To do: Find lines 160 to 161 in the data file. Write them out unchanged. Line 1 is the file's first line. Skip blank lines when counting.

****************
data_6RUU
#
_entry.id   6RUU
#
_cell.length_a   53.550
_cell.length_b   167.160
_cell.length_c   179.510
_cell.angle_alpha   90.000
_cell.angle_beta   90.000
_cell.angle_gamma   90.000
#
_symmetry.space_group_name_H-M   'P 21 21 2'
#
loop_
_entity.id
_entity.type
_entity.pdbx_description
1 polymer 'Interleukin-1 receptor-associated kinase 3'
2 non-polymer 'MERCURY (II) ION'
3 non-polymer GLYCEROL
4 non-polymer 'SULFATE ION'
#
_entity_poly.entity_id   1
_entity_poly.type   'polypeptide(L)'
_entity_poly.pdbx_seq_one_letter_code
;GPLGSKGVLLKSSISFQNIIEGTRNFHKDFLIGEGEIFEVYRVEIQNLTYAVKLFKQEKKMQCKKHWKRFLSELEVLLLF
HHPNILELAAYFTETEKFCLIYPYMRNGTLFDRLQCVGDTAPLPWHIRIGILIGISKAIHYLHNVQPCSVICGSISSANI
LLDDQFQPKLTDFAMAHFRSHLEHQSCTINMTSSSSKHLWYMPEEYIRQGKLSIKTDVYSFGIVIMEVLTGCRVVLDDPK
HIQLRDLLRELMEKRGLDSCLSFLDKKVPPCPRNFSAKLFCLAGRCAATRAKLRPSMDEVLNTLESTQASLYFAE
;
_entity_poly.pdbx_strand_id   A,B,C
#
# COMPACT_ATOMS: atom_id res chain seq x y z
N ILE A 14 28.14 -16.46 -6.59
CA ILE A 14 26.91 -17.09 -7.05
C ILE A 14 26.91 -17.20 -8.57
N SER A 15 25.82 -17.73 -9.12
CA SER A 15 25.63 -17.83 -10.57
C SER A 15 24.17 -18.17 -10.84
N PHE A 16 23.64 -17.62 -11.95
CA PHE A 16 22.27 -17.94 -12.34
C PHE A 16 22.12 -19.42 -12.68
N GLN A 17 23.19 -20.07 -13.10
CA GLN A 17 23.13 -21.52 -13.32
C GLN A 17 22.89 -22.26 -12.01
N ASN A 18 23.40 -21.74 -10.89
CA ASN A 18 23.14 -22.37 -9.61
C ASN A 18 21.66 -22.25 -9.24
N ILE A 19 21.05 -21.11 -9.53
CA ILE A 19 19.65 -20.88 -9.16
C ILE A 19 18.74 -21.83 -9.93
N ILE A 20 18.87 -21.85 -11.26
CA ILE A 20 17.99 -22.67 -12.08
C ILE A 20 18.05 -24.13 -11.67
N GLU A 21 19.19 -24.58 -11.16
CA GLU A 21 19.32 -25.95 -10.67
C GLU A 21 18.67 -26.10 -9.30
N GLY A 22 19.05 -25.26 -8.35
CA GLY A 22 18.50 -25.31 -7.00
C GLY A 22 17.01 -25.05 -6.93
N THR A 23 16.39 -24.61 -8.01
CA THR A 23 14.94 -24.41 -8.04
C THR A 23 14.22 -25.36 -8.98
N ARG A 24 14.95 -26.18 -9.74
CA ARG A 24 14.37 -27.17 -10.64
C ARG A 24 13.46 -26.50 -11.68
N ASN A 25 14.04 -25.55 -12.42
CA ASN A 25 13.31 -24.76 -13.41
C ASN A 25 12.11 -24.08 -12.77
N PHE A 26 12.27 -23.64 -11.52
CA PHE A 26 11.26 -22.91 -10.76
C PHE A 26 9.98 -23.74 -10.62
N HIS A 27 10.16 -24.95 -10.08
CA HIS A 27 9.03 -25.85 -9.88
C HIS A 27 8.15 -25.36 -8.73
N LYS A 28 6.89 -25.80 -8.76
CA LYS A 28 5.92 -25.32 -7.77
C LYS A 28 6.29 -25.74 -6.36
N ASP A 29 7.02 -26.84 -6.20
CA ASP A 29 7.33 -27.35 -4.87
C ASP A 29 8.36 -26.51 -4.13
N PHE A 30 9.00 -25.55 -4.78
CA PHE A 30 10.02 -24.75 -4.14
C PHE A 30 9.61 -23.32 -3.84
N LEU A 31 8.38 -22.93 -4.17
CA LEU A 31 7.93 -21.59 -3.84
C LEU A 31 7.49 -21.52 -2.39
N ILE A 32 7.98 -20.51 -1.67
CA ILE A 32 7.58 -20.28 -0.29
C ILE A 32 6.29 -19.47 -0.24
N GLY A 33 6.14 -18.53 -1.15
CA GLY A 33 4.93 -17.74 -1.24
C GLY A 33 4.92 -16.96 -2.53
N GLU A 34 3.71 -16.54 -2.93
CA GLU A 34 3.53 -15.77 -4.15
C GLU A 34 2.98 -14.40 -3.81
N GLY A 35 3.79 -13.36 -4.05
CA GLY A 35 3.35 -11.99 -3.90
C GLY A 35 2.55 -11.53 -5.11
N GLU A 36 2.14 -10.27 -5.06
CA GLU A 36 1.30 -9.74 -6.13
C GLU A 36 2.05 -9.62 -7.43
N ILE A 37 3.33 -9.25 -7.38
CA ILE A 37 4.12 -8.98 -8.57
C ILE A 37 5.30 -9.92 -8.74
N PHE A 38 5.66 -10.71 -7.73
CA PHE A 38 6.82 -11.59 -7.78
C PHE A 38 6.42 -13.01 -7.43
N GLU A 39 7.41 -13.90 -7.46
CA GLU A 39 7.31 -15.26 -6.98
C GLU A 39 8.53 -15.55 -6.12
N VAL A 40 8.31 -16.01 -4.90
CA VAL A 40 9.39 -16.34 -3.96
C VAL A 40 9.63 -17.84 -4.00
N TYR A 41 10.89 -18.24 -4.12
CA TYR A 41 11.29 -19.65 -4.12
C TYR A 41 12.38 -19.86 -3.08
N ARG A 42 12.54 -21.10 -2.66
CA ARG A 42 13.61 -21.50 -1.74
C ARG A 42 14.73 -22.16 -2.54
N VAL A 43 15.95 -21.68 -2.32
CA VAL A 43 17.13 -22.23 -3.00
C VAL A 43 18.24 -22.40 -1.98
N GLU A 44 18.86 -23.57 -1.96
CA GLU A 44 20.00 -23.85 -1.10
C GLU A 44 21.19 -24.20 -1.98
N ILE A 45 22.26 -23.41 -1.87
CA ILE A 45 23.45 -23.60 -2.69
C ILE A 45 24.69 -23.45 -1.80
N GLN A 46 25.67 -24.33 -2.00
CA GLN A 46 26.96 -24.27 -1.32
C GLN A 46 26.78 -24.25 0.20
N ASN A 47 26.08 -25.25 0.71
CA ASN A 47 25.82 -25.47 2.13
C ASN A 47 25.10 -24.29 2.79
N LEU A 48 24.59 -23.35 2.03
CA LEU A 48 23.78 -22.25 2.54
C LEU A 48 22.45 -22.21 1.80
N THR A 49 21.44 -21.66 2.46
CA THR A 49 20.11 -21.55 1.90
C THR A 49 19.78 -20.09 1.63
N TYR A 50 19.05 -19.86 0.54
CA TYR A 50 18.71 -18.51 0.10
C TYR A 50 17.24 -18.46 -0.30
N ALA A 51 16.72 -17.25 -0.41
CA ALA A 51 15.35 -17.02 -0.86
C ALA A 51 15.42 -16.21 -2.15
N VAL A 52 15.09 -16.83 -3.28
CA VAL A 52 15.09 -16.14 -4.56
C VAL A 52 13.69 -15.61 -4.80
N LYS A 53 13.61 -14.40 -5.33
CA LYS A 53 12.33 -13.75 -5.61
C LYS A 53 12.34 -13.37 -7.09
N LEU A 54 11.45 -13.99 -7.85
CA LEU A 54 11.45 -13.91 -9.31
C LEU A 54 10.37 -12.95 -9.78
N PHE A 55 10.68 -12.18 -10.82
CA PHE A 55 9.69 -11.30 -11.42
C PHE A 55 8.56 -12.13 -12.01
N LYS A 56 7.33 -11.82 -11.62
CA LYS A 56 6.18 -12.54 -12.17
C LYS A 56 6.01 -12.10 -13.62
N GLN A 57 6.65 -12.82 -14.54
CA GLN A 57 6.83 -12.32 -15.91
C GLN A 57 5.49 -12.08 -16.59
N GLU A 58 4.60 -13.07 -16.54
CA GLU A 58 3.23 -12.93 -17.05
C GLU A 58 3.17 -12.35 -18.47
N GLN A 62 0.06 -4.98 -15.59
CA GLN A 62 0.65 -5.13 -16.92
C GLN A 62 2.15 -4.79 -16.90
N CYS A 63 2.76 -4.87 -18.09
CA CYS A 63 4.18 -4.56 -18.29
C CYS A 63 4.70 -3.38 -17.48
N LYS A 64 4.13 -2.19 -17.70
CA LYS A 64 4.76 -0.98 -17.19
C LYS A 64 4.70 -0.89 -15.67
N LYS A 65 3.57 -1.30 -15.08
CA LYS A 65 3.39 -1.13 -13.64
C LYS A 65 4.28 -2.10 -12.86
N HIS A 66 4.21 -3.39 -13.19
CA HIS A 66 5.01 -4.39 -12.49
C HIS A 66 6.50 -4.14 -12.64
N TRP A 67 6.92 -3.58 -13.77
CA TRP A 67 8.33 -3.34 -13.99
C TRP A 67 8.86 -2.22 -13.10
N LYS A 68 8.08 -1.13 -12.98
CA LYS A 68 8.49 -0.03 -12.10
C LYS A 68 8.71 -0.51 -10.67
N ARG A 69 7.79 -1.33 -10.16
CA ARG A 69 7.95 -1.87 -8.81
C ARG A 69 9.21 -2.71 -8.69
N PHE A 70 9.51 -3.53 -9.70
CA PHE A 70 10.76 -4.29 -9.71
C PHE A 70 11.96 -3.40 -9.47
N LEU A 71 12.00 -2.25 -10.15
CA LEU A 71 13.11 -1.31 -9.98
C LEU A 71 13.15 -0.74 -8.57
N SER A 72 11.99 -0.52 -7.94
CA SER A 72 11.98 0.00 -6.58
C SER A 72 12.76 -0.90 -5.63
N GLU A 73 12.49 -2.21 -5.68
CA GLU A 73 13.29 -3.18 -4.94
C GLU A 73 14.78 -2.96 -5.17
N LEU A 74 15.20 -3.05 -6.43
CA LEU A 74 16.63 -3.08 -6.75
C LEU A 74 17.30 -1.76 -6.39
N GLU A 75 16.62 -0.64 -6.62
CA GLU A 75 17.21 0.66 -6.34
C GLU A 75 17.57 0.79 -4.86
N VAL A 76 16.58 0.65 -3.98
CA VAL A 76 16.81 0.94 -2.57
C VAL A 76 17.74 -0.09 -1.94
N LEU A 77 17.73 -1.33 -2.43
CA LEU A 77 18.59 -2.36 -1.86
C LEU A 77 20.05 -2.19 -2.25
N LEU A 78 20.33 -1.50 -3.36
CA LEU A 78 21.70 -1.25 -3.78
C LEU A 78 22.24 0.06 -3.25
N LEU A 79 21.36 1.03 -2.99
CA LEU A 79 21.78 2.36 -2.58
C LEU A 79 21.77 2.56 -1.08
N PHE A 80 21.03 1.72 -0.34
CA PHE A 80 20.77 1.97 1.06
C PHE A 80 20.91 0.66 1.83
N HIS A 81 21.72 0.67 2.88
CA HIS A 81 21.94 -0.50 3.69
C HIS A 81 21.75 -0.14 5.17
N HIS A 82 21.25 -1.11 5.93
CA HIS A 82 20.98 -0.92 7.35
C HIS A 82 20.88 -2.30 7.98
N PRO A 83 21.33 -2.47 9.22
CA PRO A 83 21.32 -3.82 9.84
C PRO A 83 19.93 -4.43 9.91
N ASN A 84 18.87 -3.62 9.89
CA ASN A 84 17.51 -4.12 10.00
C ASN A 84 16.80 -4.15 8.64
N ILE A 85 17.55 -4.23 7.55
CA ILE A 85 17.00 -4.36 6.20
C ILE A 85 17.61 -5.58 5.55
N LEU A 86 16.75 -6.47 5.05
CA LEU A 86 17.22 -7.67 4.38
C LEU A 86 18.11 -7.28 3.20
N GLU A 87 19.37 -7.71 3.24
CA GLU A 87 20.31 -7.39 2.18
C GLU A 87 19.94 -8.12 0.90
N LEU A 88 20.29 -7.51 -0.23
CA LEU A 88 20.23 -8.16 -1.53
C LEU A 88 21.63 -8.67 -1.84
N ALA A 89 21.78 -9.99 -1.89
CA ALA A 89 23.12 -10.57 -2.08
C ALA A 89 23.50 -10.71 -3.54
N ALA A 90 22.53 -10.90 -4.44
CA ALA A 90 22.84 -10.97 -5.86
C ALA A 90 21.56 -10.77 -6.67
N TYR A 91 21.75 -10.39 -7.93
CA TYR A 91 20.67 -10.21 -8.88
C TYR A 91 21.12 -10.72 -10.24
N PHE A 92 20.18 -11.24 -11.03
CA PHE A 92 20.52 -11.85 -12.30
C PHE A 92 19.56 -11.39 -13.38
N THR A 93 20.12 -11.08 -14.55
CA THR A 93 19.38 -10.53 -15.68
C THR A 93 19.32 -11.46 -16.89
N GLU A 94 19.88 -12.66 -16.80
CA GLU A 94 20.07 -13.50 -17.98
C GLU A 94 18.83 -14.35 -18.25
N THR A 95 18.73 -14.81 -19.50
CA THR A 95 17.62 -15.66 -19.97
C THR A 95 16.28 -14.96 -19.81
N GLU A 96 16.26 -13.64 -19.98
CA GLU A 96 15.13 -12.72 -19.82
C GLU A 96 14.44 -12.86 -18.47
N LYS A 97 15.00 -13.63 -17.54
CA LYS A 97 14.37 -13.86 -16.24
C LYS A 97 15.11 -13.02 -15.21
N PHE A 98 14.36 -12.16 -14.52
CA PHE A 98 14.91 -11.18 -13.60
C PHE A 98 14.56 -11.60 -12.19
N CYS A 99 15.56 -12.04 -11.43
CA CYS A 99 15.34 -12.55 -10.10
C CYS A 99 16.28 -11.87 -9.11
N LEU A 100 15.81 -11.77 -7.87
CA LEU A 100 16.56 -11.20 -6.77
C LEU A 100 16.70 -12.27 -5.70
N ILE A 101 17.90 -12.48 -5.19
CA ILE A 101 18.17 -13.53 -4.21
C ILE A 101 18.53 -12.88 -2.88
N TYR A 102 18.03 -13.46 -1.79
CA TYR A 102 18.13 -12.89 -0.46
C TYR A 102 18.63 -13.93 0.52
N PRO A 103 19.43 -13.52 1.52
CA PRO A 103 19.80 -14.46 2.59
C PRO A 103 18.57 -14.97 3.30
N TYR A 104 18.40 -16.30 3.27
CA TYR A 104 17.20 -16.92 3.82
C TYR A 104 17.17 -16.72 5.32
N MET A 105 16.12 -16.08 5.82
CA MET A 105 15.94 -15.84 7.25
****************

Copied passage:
N LYS A 56 7.33 -11.82 -11.62
CA LYS A 56 6.18 -12.54 -12.17